By J. Stephen Berry, Esq., Keith Moskowitz, Esq. , Diane D. Carter, Esq. and Samantha Wenger, Esq. of Dentons
With the number of cyber-attacks on the rise, companies are increasing their vigilance against cybercrime by taking more affirmative steps to protect their data systems. According to the US Government Accountability Office, the reported incidents of cyber threats to federal agencies increased more than 700 percent from 2006 to 2012. 
Obtaining cyber insurance coverage is one of many ways companies protect themselves against hacking incidents. Just like any other contractual agreement, the language of the cyber insurance policy controls the scope of coverage. Even the most vigilant insured may believe it has sufficient coverage for the most probable threats. But it is easy to overlook the equally probable threat right in front of you—the authorized user.
Upon hearing the term “hacker,” most imagine highly intelligent individuals who illegally access computer systems. These “unauthorized users” are often at the forefront of media coverage involving cybercrime. A common oversight in obtaining cyber insurance coverage is making sure the policy also provides protection for insider threats, also known as “authorized users.” A New York court addressed this issue.
In Universal American Corp. v. Nat. Union Fire Ins. Co. of Pittsburgh, PA, 959 N.Y.S.2d 849 (N.Y. App. Div. 2013), aff’d as modified 972 N.Y.S.2d 241 (2013), the insured, a health insurance company offering alternatives to Medicare, sought coverage from the insurer for losses incurred from the entry of fraudulent claims into its computer system. The claims were entered by providers, in some cases with the cooperation of the insured’s members, in exchange for kickbacks from the provider. The insured lost over $18 million from the fraudulent claims and subsequently presented the insurer with a proof of loss. The insurer denied the claim, and a breach of contract suit followed. At issue was whether the scope of the insurance policy included fraudulent claims entered by authorized users when the policy expressly limited coverage to fraudulent entry of data.
The insurance policy
The insurance policy included a rider that provided coverage for “Computer Systems Fraud.” Among other things, the rider indemnified the insured for losses incurred from fraudulent entry of data into the insured’s computer program. The insured argued that “fraudulent entry” included non-fraudulent entry of fraudulent information. Alternatively, the insured contended that the provision was ambiguous and should be construed against the insurer. The court disagreed with both arguments.
Due to the lack of precedent, the court relied on factually similar cases offered by the insurer and concluded that the policy language was not ambiguous. According to the court, the case cited by the insured involved an insurance policy with much broader language. The policy at issue specifically limited coverage to the “fraudulent entry of electronic data.” In deciding that the rider was not ambiguous, the court primarily considered “the reasonable expectations of the average insured upon reading the policy.” The court concluded that the rider limited coverage to “fraudulent entry” of data, not the non-fraudulent entry of fraudulent claims. Because the providers were authorized to enter claims into the insured’s computer system, the entry was not fraudulent. Thus, the insurer was not obligated to cover the insured’s losses.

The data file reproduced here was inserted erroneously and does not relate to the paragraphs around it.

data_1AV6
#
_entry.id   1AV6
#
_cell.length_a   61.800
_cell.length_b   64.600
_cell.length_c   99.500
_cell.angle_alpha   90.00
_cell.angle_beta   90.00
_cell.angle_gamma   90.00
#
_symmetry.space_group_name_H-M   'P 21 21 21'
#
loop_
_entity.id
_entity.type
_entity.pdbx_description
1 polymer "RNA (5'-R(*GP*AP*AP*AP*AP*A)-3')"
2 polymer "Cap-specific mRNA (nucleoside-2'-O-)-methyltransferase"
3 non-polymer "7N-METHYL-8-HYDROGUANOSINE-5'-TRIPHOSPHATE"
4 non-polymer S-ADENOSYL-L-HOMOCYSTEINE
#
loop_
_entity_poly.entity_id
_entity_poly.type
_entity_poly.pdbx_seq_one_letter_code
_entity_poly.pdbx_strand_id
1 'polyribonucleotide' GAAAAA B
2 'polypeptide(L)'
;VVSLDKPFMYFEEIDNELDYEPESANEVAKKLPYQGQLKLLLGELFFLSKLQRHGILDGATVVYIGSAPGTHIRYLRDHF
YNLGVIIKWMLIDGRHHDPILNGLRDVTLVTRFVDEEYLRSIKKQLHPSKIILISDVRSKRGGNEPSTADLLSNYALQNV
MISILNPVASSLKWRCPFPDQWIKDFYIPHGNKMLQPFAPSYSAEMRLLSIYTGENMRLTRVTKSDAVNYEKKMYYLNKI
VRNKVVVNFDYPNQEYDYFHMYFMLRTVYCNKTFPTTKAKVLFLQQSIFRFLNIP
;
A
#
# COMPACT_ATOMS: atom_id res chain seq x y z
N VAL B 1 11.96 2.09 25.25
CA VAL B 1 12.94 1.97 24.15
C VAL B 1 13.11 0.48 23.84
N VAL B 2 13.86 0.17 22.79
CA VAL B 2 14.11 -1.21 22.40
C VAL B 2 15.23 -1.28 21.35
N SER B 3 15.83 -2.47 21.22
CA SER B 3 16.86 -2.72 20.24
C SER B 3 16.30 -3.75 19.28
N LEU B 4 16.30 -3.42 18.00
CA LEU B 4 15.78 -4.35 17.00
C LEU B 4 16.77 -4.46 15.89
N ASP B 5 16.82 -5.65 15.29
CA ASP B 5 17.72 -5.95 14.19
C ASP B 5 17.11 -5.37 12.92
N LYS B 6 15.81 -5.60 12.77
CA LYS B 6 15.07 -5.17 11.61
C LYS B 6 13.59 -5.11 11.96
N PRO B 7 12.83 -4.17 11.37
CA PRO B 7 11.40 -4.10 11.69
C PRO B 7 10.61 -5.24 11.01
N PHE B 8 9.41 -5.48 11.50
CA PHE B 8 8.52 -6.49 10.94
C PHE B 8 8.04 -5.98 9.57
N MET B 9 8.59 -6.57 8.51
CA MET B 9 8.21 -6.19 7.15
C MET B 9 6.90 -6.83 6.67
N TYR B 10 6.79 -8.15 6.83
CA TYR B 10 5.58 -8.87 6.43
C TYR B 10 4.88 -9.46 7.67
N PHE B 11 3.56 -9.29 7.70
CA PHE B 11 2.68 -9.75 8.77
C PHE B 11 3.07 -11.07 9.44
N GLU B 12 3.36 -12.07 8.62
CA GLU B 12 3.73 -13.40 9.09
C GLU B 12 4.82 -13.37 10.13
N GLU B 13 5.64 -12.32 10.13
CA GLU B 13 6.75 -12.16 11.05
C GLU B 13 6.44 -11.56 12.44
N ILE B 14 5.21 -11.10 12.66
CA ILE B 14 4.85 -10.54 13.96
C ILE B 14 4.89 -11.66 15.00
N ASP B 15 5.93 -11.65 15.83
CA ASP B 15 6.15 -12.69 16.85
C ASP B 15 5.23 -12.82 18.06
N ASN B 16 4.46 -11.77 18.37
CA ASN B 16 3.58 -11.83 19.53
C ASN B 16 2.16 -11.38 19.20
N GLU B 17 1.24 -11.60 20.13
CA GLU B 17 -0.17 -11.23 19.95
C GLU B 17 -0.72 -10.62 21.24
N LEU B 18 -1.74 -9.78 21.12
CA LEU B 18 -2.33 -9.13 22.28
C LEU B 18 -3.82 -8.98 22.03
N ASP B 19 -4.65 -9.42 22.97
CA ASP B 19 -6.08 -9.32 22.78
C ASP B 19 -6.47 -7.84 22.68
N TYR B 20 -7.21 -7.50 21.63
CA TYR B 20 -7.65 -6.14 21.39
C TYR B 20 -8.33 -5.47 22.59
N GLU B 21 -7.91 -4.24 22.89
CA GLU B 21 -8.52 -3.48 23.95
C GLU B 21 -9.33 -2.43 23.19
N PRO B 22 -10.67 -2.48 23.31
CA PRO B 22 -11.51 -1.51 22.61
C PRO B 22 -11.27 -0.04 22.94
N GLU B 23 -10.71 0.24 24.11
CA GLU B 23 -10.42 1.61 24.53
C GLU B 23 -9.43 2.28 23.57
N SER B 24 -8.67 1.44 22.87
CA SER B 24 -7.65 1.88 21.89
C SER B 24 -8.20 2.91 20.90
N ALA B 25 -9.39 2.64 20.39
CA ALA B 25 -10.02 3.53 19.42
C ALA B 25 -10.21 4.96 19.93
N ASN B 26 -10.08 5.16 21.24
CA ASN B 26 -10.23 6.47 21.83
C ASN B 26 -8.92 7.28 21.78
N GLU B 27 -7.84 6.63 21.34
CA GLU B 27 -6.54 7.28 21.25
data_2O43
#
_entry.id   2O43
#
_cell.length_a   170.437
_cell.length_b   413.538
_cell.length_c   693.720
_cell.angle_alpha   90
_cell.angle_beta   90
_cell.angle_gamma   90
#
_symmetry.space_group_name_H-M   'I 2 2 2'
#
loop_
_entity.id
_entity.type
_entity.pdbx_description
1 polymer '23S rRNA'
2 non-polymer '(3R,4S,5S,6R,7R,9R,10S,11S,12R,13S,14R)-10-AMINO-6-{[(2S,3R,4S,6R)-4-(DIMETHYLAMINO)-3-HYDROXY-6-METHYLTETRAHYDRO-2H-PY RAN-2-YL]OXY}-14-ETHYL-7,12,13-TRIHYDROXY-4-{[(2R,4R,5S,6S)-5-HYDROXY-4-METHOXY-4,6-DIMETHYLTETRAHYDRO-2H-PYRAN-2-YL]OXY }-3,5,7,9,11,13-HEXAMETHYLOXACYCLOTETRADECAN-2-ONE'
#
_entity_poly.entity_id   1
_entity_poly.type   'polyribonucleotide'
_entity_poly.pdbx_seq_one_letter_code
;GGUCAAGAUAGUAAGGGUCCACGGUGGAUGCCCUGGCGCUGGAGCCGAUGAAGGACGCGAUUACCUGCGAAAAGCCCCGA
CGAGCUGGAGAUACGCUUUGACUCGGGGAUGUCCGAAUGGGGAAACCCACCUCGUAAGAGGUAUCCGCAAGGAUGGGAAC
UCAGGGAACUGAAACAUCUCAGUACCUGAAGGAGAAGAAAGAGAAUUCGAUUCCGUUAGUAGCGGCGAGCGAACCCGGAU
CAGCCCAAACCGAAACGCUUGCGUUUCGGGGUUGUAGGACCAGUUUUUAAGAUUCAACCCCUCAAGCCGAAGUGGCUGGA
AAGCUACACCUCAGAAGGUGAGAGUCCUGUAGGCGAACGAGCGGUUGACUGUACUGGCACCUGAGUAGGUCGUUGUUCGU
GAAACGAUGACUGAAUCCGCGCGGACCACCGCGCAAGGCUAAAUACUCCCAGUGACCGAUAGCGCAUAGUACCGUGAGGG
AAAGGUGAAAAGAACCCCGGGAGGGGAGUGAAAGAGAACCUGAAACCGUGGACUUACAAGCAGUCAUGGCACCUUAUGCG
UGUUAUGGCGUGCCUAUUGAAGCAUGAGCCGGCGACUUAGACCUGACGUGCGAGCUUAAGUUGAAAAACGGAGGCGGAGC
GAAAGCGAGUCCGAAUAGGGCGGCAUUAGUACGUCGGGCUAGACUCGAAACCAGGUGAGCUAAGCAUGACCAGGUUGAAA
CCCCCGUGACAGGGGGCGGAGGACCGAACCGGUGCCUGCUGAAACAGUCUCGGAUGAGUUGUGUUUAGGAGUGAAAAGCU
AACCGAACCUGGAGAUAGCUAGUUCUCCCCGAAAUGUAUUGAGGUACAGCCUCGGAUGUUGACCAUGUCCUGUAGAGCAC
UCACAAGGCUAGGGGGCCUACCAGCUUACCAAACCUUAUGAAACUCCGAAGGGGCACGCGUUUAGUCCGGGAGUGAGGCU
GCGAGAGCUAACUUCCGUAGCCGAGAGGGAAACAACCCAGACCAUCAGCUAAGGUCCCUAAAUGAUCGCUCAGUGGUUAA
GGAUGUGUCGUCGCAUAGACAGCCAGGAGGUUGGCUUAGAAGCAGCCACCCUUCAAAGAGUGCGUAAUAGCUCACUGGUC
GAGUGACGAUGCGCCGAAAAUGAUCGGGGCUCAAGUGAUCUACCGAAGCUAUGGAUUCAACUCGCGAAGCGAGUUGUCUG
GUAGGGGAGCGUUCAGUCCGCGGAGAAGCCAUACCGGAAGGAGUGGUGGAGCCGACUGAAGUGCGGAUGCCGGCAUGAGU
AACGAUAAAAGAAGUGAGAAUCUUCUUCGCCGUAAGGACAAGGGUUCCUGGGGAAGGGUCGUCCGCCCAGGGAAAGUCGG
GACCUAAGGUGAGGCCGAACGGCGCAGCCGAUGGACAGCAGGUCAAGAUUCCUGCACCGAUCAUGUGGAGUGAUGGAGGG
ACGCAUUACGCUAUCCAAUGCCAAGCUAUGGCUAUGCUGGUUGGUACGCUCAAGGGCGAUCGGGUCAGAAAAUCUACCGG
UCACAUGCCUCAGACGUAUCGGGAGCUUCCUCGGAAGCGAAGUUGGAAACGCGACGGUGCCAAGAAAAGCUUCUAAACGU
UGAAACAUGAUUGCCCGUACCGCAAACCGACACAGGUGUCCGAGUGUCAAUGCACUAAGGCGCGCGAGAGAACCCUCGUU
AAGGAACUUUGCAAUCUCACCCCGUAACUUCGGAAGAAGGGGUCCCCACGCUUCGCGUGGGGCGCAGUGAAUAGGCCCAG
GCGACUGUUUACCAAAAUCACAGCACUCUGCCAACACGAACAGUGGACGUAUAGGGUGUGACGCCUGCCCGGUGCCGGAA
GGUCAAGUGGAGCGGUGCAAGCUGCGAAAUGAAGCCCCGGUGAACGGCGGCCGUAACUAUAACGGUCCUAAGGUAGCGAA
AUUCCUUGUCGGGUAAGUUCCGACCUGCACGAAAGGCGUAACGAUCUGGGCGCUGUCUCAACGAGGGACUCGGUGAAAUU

Due to underdeveloped risk metrics on cyber threats, there is no true way to determine whether a company is getting the best insurance rates or coverage, says Karen Royster, Director of Information Technology for Global Brands Group. Andreas Baumhof, CTO of ThreatMetrix goes even further, stating that “[c]yber insurances are a bit of a rip-off. Think of car insurance—if it is insured for theft, it doesn’t matter how the theft was executed. In the cyber world, it seems it does matter.” 
Here are a few tips on getting the most coverage for your client’s money:
- Have a cyber forensics firm evaluate the computer system for internal and external vulnerabilities. Then, remedy the most debilitating risks to obtain a lower insurance premium.
- Read the insurance policy carefully to make sure it provides sufficient coverage for invasions by authorized and unauthorized users and that the policy language is clear in its scope.
- Review existing insurance policies to see what cybersecurity protection may be included already.
- Keep in mind that even the best cybersecurity insurance may not provide adequate protection for the reputational damage a company may face upon exposing a cyber-attack. So, weigh the options carefully.
- Review the cyber insurance policy prior to renewal to make sure there are no gaps in coverage and to make sure the policy is keeping pace with emerging cyber risks.
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 U.S. Gov’t Accountability Office, CYBERSECURITY: A Better Defined and Implemented National Strategy Is Needed to Address Persistent Challenges (2013), available at http://www.gao.gov/products/GAO-13-462T.